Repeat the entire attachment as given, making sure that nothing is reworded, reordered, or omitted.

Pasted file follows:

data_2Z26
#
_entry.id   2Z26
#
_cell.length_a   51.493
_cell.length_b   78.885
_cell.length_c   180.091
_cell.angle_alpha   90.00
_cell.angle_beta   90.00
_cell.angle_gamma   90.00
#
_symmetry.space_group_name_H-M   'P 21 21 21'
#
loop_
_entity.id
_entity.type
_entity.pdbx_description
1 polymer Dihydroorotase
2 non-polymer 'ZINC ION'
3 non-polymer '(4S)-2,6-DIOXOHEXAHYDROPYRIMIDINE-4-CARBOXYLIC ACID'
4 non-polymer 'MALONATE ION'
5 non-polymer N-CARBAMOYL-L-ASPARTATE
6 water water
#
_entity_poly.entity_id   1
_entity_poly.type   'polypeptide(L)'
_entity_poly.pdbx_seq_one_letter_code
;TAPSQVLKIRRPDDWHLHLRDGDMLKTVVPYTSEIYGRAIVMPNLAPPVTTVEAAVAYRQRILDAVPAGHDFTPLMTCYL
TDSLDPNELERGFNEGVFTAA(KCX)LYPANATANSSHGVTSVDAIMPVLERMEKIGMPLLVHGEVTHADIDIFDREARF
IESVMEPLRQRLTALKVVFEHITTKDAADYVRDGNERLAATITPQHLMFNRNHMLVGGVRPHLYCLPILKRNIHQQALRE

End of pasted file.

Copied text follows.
data_2Z26
#
_entry.id   2Z26
#
_cell.length_a   51.493
_cell.length_b   78.885
_cell.length_c   180.091
_cell.angle_alpha   90.00
_cell.angle_beta   90.00
_cell.angle_gamma   90.00
#
_symmetry.space_group_name_H-M   'P 21 21 21'
#
loop_
_entity.id
_entity.type
_entity.pdbx_description
1 polymer Dihydroorotase
2 non-polymer 'ZINC ION'
3 non-polymer '(4S)-2,6-DIOXOHEXAHYDROPYRIMIDINE-4-CARBOXYLIC ACID'
4 non-polymer 'MALONATE ION'
5 non-polymer N-CARBAMOYL-L-ASPARTATE
6 water water
#
_entity_poly.entity_id   1
_entity_poly.type   'polypeptide(L)'
_entity_poly.pdbx_seq_one_letter_code
;TAPSQVLKIRRPDDWHLHLRDGDMLKTVVPYTSEIYGRAIVMPNLAPPVTTVEAAVAYRQRILDAVPAGHDFTPLMTCYL
TDSLDPNELERGFNEGVFTAA(KCX)LYPANATANSSHGVTSVDAIMPVLERMEKIGMPLLVHGEVTHADIDIFDREARF
IESVMEPLRQRLTALKVVFEHITTKDAADYVRDGNERLAATITPQHLMFNRNHMLVGGVRPHLYCLPILKRNIHQQALRE